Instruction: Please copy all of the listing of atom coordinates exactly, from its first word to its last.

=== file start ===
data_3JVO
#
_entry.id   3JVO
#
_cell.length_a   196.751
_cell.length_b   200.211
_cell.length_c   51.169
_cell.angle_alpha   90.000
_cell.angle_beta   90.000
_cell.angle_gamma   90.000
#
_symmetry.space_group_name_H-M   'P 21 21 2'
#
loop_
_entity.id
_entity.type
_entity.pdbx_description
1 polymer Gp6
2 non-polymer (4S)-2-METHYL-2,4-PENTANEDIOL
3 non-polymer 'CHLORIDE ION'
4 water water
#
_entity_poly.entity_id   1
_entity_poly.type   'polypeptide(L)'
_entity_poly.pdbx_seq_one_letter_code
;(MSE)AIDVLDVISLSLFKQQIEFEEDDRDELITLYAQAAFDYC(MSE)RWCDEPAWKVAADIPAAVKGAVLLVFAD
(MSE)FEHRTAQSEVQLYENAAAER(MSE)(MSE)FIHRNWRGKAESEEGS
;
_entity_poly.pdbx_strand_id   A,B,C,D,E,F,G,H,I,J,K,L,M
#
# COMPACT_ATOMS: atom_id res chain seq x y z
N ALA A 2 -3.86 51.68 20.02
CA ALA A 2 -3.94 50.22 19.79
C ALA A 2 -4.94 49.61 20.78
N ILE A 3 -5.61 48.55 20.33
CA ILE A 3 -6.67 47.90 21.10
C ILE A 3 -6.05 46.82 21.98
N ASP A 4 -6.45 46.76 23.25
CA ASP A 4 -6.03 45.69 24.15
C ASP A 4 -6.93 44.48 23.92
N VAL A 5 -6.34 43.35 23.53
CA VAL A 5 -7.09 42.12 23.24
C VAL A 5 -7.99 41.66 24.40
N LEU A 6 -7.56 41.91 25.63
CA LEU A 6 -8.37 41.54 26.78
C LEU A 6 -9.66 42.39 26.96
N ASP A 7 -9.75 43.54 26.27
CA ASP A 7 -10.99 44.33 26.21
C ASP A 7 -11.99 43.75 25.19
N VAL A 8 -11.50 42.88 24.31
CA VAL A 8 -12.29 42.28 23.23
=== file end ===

data_3JVO
#
_entry.id   3JVO
#
_cell.length_a   196.751
_cell.length_b   200.211
_cell.length_c   51.169
_cell.angle_alpha   90.000
_cell.angle_beta   90.000
_cell.angle_gamma   90.000
#
_symmetry.space_group_name_H-M   'P 21 21 2'
#
loop_
_entity.id
_entity.type
_entity.pdbx_description
1 polymer Gp6
2 non-polymer (4S)-2-METHYL-2,4-PENTANEDIOL
3 non-polymer 'CHLORIDE ION'
4 water water
#
_entity_poly.entity_id   1
_entity_poly.type   'polypeptide(L)'
_entity_poly.pdbx_seq_one_letter_code
;(MSE)AIDVLDVISLSLFKQQIEFEEDDRDELITLYAQAAFDYC(MSE)RWCDEPAWKVAADIPAAVKGAVLLVFAD
(MSE)FEHRTAQSEVQLYENAAAER(MSE)(MSE)FIHRNWRGKAESEEGS
;
_entity_poly.pdbx_strand_id   A,B,C,D,E,F,G,H,I,J,K,L,M
#
# COMPACT_ATOMS: atom_id res chain seq x y z
N ALA A 2 -3.86 51.68 20.02
CA ALA A 2 -3.94 50.22 19.79
C ALA A 2 -4.94 49.61 20.78
N ILE A 3 -5.61 48.55 20.33
CA ILE A 3 -6.67 47.90 21.10
C ILE A 3 -6.05 46.82 21.98
N ASP A 4 -6.45 46.76 23.25
CA ASP A 4 -6.03 45.69 24.15
C ASP A 4 -6.93 44.48 23.92
N VAL A 5 -6.34 43.35 23.53
CA VAL A 5 -7.09 42.12 23.24
C VAL A 5 -7.99 41.66 24.40
N LEU A 6 -7.56 41.91 25.63
CA LEU A 6 -8.37 41.54 26.78
C LEU A 6 -9.66 42.39 26.96
N ASP A 7 -9.75 43.54 26.27
CA ASP A 7 -10.99 44.33 26.21
C ASP A 7 -11.99 43.75 25.19
N VAL A 8 -11.50 42.88 24.31
CA VAL A 8 -12.29 42.28 23.23